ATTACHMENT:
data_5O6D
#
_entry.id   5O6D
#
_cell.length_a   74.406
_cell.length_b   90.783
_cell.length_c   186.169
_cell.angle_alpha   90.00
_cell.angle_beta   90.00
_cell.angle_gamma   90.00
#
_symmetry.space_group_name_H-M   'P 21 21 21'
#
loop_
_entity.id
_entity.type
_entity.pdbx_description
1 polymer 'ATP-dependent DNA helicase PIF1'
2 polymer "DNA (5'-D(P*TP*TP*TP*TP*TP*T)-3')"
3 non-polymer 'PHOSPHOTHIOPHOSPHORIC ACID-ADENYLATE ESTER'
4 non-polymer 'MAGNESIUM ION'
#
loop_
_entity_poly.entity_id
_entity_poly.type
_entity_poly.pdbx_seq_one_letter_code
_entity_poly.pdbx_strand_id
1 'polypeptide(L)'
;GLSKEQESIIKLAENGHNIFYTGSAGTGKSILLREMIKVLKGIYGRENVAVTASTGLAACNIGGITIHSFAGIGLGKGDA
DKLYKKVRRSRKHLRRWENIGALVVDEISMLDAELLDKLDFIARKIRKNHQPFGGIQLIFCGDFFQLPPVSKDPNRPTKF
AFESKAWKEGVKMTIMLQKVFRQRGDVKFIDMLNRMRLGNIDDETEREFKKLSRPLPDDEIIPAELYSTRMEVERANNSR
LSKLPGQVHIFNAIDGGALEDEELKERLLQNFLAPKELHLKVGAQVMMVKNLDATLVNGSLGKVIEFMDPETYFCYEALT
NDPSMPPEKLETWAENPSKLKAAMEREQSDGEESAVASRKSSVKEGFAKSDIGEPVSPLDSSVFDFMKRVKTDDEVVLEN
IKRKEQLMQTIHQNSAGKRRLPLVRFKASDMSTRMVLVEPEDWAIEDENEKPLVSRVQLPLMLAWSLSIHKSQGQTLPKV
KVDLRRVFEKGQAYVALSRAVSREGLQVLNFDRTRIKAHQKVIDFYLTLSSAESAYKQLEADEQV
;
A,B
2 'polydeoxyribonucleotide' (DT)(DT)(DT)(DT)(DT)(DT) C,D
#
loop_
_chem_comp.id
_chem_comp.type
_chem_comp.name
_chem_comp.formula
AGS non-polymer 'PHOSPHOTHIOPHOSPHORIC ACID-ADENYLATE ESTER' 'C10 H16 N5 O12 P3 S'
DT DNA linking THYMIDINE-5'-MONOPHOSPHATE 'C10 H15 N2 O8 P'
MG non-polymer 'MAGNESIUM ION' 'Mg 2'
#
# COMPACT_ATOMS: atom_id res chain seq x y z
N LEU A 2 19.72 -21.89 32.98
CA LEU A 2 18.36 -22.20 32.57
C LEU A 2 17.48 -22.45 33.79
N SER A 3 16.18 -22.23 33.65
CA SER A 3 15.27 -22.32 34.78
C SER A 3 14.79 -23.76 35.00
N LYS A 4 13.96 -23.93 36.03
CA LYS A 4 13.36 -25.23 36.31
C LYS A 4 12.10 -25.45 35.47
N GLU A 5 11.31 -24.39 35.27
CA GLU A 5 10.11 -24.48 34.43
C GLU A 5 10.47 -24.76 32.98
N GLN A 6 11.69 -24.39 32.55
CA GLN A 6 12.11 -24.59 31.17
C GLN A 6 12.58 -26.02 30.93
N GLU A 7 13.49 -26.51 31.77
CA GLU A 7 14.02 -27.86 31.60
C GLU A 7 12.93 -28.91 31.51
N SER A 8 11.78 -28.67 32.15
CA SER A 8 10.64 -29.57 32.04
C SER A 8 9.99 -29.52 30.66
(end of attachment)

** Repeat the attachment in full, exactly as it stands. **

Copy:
data_5O6D
#
_entry.id   5O6D
#
_cell.length_a   74.406
_cell.length_b   90.783
_cell.length_c   186.169
_cell.angle_alpha   90.00
_cell.angle_beta   90.00
_cell.angle_gamma   90.00
#
_symmetry.space_group_name_H-M   'P 21 21 21'
#
loop_
_entity.id
_entity.type
_entity.pdbx_description
1 polymer 'ATP-dependent DNA helicase PIF1'
2 polymer "DNA (5'-D(P*TP*TP*TP*TP*TP*T)-3')"
3 non-polymer 'PHOSPHOTHIOPHOSPHORIC ACID-ADENYLATE ESTER'
4 non-polymer 'MAGNESIUM ION'
#
loop_
_entity_poly.entity_id
_entity_poly.type
_entity_poly.pdbx_seq_one_letter_code
_entity_poly.pdbx_strand_id
1 'polypeptide(L)'
;GLSKEQESIIKLAENGHNIFYTGSAGTGKSILLREMIKVLKGIYGRENVAVTASTGLAACNIGGITIHSFAGIGLGKGDA
DKLYKKVRRSRKHLRRWENIGALVVDEISMLDAELLDKLDFIARKIRKNHQPFGGIQLIFCGDFFQLPPVSKDPNRPTKF
AFESKAWKEGVKMTIMLQKVFRQRGDVKFIDMLNRMRLGNIDDETEREFKKLSRPLPDDEIIPAELYSTRMEVERANNSR
LSKLPGQVHIFNAIDGGALEDEELKERLLQNFLAPKELHLKVGAQVMMVKNLDATLVNGSLGKVIEFMDPETYFCYEALT
NDPSMPPEKLETWAENPSKLKAAMEREQSDGEESAVASRKSSVKEGFAKSDIGEPVSPLDSSVFDFMKRVKTDDEVVLEN
IKRKEQLMQTIHQNSAGKRRLPLVRFKASDMSTRMVLVEPEDWAIEDENEKPLVSRVQLPLMLAWSLSIHKSQGQTLPKV
KVDLRRVFEKGQAYVALSRAVSREGLQVLNFDRTRIKAHQKVIDFYLTLSSAESAYKQLEADEQV
;
A,B
2 'polydeoxyribonucleotide' (DT)(DT)(DT)(DT)(DT)(DT) C,D
#
loop_
_chem_comp.id
_chem_comp.type
_chem_comp.name
_chem_comp.formula
AGS non-polymer 'PHOSPHOTHIOPHOSPHORIC ACID-ADENYLATE ESTER' 'C10 H16 N5 O12 P3 S'
DT DNA linking THYMIDINE-5'-MONOPHOSPHATE 'C10 H15 N2 O8 P'
MG non-polymer 'MAGNESIUM ION' 'Mg 2'
#
# COMPACT_ATOMS: atom_id res chain seq x y z
N LEU A 2 19.72 -21.89 32.98
CA LEU A 2 18.36 -22.20 32.57
C LEU A 2 17.48 -22.45 33.79
N SER A 3 16.18 -22.23 33.65
CA SER A 3 15.27 -22.32 34.78
C SER A 3 14.79 -23.76 35.00
N LYS A 4 13.96 -23.93 36.03
CA LYS A 4 13.36 -25.23 36.31
C LYS A 4 12.10 -25.45 35.47
N GLU A 5 11.31 -24.39 35.27
CA GLU A 5 10.11 -24.48 34.43
C GLU A 5 10.47 -24.76 32.98
N GLN A 6 11.69 -24.39 32.55
CA GLN A 6 12.11 -24.59 31.17
C GLN A 6 12.58 -26.02 30.93
N GLU A 7 13.49 -26.51 31.77
CA GLU A 7 14.02 -27.86 31.60
C GLU A 7 12.93 -28.91 31.51
N SER A 8 11.78 -28.67 32.15
CA SER A 8 10.64 -29.57 32.04
C SER A 8 9.99 -29.52 30.66